March 14, 2013 at 1:29 pm

Merge.fm Lets Artists Monetize the Creative Process

Monetize Your Creative Process With Merge.fm

Today’s full-time musicians relies heavily upon touring revenue to make a living. Some even think they should forgo making money from recorded music entirely, and use it just to promote their tours.

Maybe there’s another  avenue where they can make money — one that lies somewhere between selling recorded music and playing live shows. Merge.fm’s big idea: helping bands charge fans to participate in, or at least see and hear, the band’s creative process.

Merge.fm (no affiliation with Merge Records) lets fans subscribe to an artist to see progress that is posted, whether it’s raw tracks, video clips, or drafts of song lyrics. It’s an interactive event surrounding a song in progress. Fans can interact with the creative process, comment, and provide feedback on ideas in the works, as bands set the price for each interaction, keeping 85 percent of the resulting revenue.

For fans, participation in an artists’ creative work strengthens their bond with the band. For bands, it’s a way to make money while off tour, or working on an album, by offering an experience that cannot be downloaded for free.

In addition to basic interactions (like the ability to hear and comment on works in progress), Merge.fm also lets bands share song stems, so that users can remix and rework songs to create something new and unique — and, if the band wants, it can turn that into a remix contest, or maybe even a song that appears on the band’s next record.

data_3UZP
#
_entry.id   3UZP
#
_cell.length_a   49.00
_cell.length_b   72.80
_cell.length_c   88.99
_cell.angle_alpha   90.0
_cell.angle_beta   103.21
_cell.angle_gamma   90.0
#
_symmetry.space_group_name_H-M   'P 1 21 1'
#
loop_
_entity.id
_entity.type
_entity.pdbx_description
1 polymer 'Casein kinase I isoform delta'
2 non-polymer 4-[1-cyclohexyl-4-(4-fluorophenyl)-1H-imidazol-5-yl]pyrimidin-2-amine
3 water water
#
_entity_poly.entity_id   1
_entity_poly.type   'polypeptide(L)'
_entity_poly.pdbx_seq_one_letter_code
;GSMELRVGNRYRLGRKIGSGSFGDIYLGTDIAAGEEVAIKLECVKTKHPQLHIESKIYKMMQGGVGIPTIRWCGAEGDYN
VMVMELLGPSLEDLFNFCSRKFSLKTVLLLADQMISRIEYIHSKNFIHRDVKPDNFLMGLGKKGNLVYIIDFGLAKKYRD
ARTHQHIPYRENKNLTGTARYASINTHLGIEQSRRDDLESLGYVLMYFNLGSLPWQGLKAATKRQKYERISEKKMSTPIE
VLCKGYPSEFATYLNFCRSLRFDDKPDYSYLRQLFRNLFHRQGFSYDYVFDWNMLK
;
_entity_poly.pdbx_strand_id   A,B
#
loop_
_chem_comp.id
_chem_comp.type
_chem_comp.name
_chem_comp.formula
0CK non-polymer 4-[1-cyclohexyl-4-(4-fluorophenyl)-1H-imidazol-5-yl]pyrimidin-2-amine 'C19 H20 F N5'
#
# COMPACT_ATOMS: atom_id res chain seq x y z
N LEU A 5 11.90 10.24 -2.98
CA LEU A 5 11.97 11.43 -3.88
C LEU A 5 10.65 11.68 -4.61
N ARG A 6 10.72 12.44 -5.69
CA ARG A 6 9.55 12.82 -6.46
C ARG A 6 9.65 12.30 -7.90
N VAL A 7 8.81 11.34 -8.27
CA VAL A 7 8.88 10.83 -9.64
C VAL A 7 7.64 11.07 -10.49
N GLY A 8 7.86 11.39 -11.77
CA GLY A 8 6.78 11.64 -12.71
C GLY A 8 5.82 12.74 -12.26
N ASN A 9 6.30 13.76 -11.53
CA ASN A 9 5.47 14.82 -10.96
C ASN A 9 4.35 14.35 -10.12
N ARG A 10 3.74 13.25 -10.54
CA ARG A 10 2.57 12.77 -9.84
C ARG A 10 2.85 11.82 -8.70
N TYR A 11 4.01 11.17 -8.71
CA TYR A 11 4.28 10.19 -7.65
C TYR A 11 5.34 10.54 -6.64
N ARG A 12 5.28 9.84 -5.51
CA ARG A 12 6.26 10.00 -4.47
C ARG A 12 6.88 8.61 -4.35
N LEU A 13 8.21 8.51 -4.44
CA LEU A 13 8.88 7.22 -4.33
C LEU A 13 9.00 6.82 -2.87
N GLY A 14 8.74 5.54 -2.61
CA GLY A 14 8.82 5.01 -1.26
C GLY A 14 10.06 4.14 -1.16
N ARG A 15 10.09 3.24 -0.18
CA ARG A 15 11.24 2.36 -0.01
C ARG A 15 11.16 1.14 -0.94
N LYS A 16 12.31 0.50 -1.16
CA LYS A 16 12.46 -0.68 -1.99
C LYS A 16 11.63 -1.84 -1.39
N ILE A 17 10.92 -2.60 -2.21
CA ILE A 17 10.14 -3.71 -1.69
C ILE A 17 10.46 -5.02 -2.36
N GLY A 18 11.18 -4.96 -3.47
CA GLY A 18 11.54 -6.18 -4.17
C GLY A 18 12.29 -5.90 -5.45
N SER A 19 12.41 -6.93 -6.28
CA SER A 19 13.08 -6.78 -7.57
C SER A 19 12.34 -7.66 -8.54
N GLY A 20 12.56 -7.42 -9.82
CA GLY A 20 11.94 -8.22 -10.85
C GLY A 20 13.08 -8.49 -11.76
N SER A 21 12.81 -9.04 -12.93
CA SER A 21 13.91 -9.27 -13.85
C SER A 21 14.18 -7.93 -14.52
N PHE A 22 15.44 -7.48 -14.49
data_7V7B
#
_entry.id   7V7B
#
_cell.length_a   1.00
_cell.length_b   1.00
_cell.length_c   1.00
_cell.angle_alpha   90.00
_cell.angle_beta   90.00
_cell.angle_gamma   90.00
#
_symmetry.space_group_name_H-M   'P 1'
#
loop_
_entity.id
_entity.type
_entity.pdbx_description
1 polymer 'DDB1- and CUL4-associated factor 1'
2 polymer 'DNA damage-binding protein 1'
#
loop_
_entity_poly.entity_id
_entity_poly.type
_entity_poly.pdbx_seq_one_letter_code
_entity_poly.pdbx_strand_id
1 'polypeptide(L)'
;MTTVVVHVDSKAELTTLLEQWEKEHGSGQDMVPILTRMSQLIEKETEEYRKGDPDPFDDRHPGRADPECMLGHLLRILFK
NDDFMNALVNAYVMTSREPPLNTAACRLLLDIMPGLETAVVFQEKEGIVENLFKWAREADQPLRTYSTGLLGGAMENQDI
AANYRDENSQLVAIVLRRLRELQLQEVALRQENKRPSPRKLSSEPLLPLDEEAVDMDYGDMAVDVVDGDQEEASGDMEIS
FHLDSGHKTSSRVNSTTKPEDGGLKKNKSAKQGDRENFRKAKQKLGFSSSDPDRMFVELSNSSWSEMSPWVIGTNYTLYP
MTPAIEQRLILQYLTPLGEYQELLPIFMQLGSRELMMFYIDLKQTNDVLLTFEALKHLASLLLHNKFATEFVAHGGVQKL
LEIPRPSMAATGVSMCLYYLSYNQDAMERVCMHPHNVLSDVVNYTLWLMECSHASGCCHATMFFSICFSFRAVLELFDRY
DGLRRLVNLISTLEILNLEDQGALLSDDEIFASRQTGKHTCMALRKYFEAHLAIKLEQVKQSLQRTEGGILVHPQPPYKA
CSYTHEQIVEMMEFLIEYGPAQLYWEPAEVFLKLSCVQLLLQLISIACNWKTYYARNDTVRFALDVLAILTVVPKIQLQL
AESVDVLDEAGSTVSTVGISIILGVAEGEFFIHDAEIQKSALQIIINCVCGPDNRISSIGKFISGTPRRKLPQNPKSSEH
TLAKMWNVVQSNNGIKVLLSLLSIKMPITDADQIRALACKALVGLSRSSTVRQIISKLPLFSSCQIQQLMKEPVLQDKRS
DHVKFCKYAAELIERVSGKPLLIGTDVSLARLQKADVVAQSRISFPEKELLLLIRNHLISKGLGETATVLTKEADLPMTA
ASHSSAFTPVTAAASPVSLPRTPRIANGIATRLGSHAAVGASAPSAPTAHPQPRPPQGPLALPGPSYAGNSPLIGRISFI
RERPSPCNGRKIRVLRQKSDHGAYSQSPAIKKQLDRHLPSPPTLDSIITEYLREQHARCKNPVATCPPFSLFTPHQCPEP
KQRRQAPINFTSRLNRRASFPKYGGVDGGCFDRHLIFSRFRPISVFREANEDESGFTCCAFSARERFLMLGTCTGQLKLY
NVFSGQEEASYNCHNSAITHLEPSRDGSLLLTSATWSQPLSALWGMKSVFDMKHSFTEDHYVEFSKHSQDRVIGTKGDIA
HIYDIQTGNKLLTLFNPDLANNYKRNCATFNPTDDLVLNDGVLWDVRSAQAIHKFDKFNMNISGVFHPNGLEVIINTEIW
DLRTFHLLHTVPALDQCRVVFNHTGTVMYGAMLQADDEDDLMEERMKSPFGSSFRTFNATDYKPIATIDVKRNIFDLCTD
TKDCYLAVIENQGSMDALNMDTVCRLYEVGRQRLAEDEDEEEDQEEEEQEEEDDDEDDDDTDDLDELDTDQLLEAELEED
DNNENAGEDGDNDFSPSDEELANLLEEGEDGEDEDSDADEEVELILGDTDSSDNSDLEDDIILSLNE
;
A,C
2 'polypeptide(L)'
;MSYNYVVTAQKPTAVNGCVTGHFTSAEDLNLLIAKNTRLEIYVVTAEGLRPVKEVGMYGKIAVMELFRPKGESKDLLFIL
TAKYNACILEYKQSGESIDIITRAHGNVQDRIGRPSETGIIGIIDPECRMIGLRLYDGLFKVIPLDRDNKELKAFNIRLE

Maybe some people don’t want to subscribe to all the music in the world, when they enjoy maybe one percent of it. Maybe they only want to subscribe to specific bands, from which they want much more than just the ability to listen. Merge.fm and services like it, which offer things the unconnected, analog world never could, represent a bright spot in music, which appears finally to have weathered the storm brought on by the digital music revolution.

Sure, the album art might be smaller, but then again, a vinyl record didn’t let you hear and comment on unreleased tracks from the band’s next album,